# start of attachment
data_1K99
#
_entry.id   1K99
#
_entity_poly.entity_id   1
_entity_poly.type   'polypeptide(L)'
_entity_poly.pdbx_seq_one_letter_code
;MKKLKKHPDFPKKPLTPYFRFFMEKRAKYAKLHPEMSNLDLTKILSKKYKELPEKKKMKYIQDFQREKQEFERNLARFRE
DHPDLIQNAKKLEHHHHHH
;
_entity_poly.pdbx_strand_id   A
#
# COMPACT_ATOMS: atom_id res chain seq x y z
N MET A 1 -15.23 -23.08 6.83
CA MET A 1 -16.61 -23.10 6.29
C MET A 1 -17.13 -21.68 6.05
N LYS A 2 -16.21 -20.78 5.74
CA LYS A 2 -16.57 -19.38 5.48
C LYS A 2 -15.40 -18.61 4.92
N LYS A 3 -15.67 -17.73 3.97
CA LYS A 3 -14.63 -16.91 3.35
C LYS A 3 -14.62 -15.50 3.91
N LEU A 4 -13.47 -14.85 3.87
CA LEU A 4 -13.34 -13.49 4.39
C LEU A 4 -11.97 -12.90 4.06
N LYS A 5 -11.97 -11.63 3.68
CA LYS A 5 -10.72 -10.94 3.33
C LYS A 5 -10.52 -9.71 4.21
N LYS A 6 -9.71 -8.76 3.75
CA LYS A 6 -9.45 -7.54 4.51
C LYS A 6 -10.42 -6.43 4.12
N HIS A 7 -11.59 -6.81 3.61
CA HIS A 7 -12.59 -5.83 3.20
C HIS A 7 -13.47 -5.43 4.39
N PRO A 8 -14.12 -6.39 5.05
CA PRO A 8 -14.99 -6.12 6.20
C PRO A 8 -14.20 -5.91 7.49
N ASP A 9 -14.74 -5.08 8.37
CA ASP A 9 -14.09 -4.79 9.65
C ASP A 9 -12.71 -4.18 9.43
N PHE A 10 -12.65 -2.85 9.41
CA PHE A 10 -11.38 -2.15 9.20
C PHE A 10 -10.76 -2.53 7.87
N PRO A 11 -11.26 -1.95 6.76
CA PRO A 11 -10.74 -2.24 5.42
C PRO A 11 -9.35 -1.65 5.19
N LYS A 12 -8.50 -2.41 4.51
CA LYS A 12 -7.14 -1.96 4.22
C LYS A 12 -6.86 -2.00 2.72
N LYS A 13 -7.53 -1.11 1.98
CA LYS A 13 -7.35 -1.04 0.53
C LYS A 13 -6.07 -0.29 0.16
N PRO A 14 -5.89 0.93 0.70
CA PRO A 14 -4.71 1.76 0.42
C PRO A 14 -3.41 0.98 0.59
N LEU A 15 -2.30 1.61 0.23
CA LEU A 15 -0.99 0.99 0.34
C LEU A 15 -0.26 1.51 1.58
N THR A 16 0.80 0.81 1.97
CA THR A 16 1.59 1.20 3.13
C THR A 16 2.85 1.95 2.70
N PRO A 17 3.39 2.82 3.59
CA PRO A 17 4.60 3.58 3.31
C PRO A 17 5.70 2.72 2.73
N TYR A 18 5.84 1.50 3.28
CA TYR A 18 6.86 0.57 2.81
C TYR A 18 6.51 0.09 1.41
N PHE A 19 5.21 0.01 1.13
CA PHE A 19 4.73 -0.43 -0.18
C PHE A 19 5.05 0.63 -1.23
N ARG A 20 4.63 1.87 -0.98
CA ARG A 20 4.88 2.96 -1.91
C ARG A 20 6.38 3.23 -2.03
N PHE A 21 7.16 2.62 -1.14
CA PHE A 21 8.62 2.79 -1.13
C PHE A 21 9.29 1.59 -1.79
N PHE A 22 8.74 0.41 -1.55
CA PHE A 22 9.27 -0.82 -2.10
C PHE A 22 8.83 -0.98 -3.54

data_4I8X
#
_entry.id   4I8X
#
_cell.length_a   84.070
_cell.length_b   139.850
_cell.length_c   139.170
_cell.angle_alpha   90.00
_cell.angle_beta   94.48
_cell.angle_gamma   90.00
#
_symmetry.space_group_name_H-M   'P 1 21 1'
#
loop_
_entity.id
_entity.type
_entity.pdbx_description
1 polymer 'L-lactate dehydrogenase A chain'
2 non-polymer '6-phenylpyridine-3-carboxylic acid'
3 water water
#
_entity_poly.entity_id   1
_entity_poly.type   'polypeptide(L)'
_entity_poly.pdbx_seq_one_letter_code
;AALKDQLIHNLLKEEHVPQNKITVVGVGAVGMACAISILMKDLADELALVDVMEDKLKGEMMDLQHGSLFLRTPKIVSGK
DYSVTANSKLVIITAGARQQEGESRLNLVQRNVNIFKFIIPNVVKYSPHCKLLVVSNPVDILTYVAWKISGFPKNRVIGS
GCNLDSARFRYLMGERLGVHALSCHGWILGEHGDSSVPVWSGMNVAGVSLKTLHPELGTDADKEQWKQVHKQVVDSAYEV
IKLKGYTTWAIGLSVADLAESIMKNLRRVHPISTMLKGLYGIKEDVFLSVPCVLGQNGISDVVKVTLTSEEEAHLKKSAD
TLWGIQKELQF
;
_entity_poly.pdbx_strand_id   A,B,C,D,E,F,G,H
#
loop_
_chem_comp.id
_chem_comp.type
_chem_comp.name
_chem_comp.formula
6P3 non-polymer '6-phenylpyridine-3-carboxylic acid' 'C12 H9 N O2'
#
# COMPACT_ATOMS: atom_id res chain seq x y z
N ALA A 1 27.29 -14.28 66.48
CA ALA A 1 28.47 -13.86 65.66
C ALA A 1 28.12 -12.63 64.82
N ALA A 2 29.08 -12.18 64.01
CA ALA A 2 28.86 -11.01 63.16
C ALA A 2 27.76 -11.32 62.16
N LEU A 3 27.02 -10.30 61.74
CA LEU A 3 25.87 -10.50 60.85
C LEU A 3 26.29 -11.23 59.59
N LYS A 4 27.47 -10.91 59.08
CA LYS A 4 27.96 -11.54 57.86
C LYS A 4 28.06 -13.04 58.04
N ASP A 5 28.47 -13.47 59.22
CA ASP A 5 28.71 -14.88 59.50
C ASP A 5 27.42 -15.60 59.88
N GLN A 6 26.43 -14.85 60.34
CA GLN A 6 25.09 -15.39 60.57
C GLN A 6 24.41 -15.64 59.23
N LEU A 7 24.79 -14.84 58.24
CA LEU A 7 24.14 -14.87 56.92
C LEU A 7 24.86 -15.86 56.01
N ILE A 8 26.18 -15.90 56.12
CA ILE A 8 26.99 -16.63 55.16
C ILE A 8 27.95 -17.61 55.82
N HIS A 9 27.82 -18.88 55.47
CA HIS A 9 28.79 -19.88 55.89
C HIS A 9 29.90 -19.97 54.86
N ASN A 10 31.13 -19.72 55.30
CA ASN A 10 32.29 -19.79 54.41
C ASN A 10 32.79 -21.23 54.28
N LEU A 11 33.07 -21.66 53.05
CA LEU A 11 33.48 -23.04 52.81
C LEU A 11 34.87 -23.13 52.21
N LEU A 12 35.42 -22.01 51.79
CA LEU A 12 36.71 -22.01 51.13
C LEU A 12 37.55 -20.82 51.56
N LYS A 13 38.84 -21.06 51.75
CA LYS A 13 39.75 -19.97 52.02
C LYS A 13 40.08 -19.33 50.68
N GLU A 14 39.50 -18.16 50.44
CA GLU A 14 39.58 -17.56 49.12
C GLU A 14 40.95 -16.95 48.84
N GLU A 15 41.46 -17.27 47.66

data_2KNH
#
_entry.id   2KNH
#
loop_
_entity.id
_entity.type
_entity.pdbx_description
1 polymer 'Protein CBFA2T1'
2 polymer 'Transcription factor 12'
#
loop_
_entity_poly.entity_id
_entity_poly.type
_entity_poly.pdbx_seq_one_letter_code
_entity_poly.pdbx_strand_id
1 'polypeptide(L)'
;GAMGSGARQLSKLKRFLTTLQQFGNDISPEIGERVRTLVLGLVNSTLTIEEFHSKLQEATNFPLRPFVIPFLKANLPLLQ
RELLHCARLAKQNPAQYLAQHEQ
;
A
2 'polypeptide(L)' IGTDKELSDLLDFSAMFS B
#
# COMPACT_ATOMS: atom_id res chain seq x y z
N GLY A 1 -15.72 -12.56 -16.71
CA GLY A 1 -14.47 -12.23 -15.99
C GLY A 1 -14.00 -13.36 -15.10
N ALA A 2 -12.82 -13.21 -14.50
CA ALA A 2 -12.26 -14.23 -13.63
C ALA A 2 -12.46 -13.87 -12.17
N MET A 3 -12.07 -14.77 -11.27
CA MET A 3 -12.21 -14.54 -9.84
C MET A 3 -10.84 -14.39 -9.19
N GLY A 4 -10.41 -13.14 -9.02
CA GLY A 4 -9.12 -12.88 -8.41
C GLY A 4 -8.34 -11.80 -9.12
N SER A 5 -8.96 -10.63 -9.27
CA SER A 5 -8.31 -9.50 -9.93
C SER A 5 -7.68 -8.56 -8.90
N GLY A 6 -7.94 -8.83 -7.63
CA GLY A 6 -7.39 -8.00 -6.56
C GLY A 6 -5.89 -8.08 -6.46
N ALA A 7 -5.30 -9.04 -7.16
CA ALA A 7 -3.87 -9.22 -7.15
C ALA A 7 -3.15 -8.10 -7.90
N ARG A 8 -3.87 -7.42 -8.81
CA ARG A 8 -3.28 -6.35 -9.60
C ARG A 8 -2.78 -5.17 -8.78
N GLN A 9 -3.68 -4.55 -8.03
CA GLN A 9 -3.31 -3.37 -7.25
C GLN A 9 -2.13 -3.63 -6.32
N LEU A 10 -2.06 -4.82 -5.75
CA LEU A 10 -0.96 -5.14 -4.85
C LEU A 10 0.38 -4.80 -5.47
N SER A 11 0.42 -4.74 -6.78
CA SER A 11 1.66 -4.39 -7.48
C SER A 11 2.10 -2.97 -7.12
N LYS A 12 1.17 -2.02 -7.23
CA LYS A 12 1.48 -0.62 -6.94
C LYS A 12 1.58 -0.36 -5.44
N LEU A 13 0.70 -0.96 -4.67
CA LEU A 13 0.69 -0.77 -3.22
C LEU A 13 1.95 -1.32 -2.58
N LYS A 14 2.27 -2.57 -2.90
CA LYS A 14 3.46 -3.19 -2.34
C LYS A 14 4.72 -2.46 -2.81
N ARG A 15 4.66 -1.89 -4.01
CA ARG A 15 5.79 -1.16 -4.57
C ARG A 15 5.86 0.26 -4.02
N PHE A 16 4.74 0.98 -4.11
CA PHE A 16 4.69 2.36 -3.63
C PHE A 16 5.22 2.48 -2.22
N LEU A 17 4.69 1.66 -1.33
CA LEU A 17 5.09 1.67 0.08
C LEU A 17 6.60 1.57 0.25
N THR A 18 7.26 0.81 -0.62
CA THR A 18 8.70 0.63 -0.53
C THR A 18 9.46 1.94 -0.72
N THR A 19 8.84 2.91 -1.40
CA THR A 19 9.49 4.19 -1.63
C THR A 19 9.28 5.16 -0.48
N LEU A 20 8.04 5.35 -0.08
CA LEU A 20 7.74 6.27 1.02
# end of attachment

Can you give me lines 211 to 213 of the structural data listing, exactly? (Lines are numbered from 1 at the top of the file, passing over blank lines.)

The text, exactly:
N GLN A 9 -3.68 -4.55 -8.03
CA GLN A 9 -3.31 -3.37 -7.25
C GLN A 9 -2.13 -3.63 -6.32